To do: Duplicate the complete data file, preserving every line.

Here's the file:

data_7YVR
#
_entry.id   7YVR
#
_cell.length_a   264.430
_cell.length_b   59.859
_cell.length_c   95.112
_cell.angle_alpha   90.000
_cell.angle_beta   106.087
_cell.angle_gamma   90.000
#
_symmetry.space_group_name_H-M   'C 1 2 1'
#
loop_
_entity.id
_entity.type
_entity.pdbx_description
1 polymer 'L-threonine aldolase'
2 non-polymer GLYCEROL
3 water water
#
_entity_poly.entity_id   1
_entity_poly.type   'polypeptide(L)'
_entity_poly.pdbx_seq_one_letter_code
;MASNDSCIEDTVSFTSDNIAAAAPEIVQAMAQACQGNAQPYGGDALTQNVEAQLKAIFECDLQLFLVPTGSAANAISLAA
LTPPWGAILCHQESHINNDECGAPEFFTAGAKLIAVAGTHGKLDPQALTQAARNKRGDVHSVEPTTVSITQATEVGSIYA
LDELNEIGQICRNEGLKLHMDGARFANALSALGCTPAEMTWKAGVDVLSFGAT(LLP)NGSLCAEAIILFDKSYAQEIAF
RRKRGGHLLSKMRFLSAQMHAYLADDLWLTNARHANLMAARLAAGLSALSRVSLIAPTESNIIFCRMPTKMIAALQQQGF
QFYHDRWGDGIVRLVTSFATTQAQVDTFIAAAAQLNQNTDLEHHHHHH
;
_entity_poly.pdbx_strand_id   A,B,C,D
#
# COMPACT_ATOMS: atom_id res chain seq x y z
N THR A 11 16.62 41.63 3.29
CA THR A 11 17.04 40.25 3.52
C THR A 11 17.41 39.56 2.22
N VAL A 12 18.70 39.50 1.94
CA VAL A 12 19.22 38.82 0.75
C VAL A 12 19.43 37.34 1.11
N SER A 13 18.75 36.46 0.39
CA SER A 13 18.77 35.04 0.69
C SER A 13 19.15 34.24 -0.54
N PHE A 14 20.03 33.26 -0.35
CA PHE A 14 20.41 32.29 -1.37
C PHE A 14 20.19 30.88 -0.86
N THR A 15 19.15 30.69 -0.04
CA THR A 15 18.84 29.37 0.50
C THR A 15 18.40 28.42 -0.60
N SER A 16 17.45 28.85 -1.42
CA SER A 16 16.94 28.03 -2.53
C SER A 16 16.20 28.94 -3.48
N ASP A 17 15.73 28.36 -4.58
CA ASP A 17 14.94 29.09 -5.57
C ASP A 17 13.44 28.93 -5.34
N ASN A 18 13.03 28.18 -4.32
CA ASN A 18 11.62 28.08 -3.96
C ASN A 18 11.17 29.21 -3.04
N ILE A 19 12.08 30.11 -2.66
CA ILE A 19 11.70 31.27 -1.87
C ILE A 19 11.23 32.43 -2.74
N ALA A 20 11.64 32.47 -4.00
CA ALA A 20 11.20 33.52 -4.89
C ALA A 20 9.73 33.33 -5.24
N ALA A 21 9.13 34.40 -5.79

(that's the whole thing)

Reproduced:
data_7YVR
#
_entry.id   7YVR
#
_cell.length_a   264.430
_cell.length_b   59.859
_cell.length_c   95.112
_cell.angle_alpha   90.000
_cell.angle_beta   106.087
_cell.angle_gamma   90.000
#
_symmetry.space_group_name_H-M   'C 1 2 1'
#
loop_
_entity.id
_entity.type
_entity.pdbx_description
1 polymer 'L-threonine aldolase'
2 non-polymer GLYCEROL
3 water water
#
_entity_poly.entity_id   1
_entity_poly.type   'polypeptide(L)'
_entity_poly.pdbx_seq_one_letter_code
;MASNDSCIEDTVSFTSDNIAAAAPEIVQAMAQACQGNAQPYGGDALTQNVEAQLKAIFECDLQLFLVPTGSAANAISLAA
LTPPWGAILCHQESHINNDECGAPEFFTAGAKLIAVAGTHGKLDPQALTQAARNKRGDVHSVEPTTVSITQATEVGSIYA
LDELNEIGQICRNEGLKLHMDGARFANALSALGCTPAEMTWKAGVDVLSFGAT(LLP)NGSLCAEAIILFDKSYAQEIAF
RRKRGGHLLSKMRFLSAQMHAYLADDLWLTNARHANLMAARLAAGLSALSRVSLIAPTESNIIFCRMPTKMIAALQQQGF
QFYHDRWGDGIVRLVTSFATTQAQVDTFIAAAAQLNQNTDLEHHHHHH
;
_entity_poly.pdbx_strand_id   A,B,C,D
#
# COMPACT_ATOMS: atom_id res chain seq x y z
N THR A 11 16.62 41.63 3.29
CA THR A 11 17.04 40.25 3.52
C THR A 11 17.41 39.56 2.22
N VAL A 12 18.70 39.50 1.94
CA VAL A 12 19.22 38.82 0.75
C VAL A 12 19.43 37.34 1.11
N SER A 13 18.75 36.46 0.39
CA SER A 13 18.77 35.04 0.69
C SER A 13 19.15 34.24 -0.54
N PHE A 14 20.03 33.26 -0.35
CA PHE A 14 20.41 32.29 -1.37
C PHE A 14 20.19 30.88 -0.86
N THR A 15 19.15 30.69 -0.04
CA THR A 15 18.84 29.37 0.50
C THR A 15 18.40 28.42 -0.60
N SER A 16 17.45 28.85 -1.42
CA SER A 16 16.94 28.03 -2.53
C SER A 16 16.20 28.94 -3.48
N ASP A 17 15.73 28.36 -4.58
CA ASP A 17 14.94 29.09 -5.57
C ASP A 17 13.44 28.93 -5.34
N ASN A 18 13.03 28.18 -4.32
CA ASN A 18 11.62 28.08 -3.96
C ASN A 18 11.17 29.21 -3.04
N ILE A 19 12.08 30.11 -2.66
CA ILE A 19 11.70 31.27 -1.87
C ILE A 19 11.23 32.43 -2.74
N ALA A 20 11.64 32.47 -4.00
CA ALA A 20 11.20 33.52 -4.89
C ALA A 20 9.73 33.33 -5.24
N ALA A 21 9.13 34.40 -5.79